Right after each Presidential Debate both sides and all the big news organizations immediately conduct polls to determine how each candidate did and which issues resonated the most with voters. It is an expensive process that keeps an entire cottage industry of pollsters in business. But one of the best forms of instant voter feedback might be Google.
The most popular search terms during the last debate on Wednesday included “Roe v. Wade” and “Joe the Plumber.” But, less predictably, “charter schools” and “school vouchers” also seemed to hit a nerve. Or at least people wanted to learn more about them. When the candidates talked about a “litmus test” for nominating Supreme Court Justices that too sent people to their keyboards.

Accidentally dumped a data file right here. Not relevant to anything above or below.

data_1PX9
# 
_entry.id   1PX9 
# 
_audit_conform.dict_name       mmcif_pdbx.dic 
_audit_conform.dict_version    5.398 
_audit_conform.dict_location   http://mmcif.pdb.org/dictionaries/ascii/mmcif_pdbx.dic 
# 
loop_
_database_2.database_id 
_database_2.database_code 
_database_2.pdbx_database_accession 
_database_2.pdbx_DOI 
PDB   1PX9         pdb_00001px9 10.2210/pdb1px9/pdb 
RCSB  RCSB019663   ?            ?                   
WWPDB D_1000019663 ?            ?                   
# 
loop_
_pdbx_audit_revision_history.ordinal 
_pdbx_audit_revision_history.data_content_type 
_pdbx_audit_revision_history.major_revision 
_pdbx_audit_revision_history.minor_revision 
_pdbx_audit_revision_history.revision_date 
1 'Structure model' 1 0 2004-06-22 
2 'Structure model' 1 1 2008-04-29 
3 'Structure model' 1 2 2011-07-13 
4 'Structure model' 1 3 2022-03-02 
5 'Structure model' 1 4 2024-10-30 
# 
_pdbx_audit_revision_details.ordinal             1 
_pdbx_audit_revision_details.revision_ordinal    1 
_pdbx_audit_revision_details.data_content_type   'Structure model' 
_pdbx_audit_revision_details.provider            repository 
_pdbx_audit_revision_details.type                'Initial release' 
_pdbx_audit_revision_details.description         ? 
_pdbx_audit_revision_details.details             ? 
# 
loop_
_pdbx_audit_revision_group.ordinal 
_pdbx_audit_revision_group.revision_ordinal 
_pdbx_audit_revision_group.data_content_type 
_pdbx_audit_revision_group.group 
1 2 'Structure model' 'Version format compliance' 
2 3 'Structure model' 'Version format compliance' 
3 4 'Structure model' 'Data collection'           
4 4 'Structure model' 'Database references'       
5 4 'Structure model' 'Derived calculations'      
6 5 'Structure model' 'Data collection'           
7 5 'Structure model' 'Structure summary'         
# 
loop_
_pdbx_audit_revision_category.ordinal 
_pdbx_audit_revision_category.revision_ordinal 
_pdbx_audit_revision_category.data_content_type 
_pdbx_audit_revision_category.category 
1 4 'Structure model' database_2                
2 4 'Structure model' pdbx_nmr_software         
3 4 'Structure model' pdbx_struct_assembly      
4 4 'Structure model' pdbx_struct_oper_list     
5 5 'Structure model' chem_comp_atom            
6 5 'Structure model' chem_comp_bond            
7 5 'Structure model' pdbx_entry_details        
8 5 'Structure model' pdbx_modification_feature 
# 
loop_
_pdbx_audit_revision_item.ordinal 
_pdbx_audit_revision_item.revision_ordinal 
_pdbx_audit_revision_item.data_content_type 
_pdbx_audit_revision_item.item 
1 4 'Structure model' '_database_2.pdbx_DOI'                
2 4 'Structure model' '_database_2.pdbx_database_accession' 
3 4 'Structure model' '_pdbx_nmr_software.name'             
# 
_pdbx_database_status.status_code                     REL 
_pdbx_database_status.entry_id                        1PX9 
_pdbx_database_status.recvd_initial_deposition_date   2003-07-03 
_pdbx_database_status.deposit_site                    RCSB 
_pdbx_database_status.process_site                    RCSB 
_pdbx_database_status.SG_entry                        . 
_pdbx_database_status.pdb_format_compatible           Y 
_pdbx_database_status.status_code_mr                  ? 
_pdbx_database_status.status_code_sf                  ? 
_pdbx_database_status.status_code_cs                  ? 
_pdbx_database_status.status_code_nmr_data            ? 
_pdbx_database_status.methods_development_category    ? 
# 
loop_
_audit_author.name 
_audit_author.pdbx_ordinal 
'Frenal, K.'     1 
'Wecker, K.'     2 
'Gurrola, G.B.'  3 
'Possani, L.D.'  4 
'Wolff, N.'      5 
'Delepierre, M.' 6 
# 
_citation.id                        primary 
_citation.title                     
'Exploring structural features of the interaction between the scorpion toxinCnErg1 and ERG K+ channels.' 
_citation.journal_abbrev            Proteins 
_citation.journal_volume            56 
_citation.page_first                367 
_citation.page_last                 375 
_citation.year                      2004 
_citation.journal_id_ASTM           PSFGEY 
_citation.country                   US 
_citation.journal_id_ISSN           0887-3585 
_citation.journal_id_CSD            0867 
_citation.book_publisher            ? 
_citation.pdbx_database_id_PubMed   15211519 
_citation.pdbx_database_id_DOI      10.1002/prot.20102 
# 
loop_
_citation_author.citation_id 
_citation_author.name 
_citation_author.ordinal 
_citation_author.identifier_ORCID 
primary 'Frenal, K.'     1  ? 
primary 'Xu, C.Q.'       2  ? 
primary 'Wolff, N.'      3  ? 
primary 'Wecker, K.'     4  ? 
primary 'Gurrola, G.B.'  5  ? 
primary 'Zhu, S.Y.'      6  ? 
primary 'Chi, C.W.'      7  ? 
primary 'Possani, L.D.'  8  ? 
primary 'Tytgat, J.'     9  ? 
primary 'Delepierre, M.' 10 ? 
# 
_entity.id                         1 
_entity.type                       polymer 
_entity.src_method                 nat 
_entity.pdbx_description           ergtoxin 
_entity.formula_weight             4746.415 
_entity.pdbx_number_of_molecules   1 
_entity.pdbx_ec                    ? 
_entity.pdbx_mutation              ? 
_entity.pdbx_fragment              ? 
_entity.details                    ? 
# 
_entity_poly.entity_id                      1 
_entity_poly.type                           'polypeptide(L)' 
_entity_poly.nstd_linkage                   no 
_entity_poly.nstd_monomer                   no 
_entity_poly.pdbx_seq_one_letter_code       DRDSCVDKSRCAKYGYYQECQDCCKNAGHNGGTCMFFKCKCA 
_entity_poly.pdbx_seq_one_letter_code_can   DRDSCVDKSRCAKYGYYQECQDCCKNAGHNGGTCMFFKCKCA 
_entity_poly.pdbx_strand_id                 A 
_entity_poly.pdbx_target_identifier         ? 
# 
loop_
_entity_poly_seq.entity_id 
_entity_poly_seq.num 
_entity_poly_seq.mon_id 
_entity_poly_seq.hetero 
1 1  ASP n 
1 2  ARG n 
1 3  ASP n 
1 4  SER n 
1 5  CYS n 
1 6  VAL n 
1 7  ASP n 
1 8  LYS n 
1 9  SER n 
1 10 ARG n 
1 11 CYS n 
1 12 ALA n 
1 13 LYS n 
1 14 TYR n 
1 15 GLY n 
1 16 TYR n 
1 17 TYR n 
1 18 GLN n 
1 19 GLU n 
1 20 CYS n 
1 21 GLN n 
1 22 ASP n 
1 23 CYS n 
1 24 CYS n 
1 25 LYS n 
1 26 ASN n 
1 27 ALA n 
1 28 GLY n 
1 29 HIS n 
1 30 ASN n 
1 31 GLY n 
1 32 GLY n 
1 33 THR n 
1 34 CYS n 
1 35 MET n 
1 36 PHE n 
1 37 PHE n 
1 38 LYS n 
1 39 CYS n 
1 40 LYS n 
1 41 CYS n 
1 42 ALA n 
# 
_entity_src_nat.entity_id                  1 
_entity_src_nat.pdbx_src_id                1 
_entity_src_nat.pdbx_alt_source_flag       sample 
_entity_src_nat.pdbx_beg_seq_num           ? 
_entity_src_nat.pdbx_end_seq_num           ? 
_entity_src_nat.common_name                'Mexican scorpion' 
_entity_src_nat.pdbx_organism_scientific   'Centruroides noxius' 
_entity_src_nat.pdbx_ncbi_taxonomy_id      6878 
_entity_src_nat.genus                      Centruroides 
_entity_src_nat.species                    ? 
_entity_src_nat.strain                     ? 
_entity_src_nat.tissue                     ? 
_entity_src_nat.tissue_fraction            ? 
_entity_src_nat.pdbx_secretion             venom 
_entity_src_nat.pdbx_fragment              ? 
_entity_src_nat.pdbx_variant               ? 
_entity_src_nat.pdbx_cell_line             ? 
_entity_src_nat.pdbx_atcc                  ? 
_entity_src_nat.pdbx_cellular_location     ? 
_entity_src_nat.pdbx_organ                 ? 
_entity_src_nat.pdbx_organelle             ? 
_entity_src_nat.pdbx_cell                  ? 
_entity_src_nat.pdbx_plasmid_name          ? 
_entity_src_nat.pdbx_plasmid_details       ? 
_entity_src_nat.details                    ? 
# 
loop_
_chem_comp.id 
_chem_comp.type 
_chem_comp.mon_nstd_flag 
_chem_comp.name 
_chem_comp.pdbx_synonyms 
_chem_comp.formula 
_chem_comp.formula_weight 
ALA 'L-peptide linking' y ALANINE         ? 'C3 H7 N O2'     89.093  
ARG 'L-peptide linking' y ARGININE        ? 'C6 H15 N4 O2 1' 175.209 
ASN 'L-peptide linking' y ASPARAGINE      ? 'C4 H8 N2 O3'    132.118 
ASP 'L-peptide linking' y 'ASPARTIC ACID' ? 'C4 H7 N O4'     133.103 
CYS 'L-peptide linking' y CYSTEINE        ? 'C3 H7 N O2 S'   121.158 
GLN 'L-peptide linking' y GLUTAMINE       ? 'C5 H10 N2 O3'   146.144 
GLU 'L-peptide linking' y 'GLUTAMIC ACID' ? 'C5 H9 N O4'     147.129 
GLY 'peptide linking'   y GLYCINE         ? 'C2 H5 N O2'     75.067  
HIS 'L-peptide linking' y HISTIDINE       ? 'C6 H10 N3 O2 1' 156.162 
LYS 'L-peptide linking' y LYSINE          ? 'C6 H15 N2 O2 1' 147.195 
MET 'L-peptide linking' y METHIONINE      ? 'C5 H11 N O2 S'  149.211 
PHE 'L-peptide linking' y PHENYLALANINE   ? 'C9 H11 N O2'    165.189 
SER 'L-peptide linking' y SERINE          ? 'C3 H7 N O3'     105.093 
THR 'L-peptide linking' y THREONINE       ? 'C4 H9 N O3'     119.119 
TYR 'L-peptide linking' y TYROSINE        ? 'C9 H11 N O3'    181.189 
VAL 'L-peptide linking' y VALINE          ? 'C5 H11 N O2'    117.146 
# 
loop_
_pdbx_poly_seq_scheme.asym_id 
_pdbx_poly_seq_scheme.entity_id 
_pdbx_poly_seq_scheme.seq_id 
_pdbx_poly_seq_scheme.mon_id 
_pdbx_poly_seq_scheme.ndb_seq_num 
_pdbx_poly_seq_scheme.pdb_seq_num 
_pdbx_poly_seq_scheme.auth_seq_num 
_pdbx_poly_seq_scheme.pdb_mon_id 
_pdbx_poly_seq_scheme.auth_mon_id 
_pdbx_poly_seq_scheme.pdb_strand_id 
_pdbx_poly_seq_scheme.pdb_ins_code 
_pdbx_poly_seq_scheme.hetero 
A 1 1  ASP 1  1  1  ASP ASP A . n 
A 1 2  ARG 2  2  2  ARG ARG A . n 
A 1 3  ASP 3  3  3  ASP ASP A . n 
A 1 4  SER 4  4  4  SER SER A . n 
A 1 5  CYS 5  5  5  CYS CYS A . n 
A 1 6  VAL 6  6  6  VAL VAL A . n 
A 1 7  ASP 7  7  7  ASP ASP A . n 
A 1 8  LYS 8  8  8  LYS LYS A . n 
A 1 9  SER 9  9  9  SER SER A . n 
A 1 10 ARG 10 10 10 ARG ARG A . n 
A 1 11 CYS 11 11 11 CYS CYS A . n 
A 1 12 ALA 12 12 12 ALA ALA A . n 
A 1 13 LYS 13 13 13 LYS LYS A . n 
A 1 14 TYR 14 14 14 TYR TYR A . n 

Maybe some people just wanted to know what a litmus test is and what it has to do with picking judges, or what the difference is between a charter school and a school voucher. The fact that people are searching for these terms tells us nothing about how they feel about them. But it does suggest that they want to learn more about them. That is an opportunity for each side to hone their message around education and judges, for example, in the final weeks of the campaign. Or they can just keep going negative. That seems to work too.
Now, what would be really great is if Google Trends offered up the option to see such live search trends by the hour. (The most granular you can get right now is the last 30 days). Maybe an engineer there can turn that into a new 20-percent project to disrupt the polling industry.